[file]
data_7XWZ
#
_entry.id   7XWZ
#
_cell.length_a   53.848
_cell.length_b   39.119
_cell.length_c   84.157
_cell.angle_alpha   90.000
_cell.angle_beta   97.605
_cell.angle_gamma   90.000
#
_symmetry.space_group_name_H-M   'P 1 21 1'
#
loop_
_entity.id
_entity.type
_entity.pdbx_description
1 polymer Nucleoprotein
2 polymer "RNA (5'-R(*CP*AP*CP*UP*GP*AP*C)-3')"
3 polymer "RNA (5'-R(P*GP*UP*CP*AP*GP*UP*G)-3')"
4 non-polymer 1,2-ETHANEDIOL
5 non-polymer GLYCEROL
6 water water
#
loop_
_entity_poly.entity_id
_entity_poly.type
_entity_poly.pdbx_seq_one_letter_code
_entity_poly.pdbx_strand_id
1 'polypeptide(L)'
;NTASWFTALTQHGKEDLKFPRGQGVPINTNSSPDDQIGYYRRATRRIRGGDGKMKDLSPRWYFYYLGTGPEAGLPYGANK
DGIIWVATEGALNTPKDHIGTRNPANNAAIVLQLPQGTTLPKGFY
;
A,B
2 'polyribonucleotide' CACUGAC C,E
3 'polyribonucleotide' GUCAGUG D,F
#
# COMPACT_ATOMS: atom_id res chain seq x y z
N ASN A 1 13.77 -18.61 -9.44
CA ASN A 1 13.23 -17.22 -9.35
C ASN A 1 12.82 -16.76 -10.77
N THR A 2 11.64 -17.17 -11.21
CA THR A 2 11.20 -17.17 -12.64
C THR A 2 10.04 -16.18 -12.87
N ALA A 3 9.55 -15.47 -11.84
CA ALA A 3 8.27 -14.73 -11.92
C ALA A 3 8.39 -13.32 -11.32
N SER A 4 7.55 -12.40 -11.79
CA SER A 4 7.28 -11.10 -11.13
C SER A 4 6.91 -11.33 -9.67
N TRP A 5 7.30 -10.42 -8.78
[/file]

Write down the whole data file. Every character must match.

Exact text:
data_7XWZ
#
_entry.id   7XWZ
#
_cell.length_a   53.848
_cell.length_b   39.119
_cell.length_c   84.157
_cell.angle_alpha   90.000
_cell.angle_beta   97.605
_cell.angle_gamma   90.000
#
_symmetry.space_group_name_H-M   'P 1 21 1'
#
loop_
_entity.id
_entity.type
_entity.pdbx_description
1 polymer Nucleoprotein
2 polymer "RNA (5'-R(*CP*AP*CP*UP*GP*AP*C)-3')"
3 polymer "RNA (5'-R(P*GP*UP*CP*AP*GP*UP*G)-3')"
4 non-polymer 1,2-ETHANEDIOL
5 non-polymer GLYCEROL
6 water water
#
loop_
_entity_poly.entity_id
_entity_poly.type
_entity_poly.pdbx_seq_one_letter_code
_entity_poly.pdbx_strand_id
1 'polypeptide(L)'
;NTASWFTALTQHGKEDLKFPRGQGVPINTNSSPDDQIGYYRRATRRIRGGDGKMKDLSPRWYFYYLGTGPEAGLPYGANK
DGIIWVATEGALNTPKDHIGTRNPANNAAIVLQLPQGTTLPKGFY
;
A,B
2 'polyribonucleotide' CACUGAC C,E
3 'polyribonucleotide' GUCAGUG D,F
#
# COMPACT_ATOMS: atom_id res chain seq x y z
N ASN A 1 13.77 -18.61 -9.44
CA ASN A 1 13.23 -17.22 -9.35
C ASN A 1 12.82 -16.76 -10.77
N THR A 2 11.64 -17.17 -11.21
CA THR A 2 11.20 -17.17 -12.64
C THR A 2 10.04 -16.18 -12.87
N ALA A 3 9.55 -15.47 -11.84
CA ALA A 3 8.27 -14.73 -11.92
C ALA A 3 8.39 -13.32 -11.32
N SER A 4 7.55 -12.40 -11.79
CA SER A 4 7.28 -11.10 -11.13
C SER A 4 6.91 -11.33 -9.67
N TRP A 5 7.30 -10.42 -8.78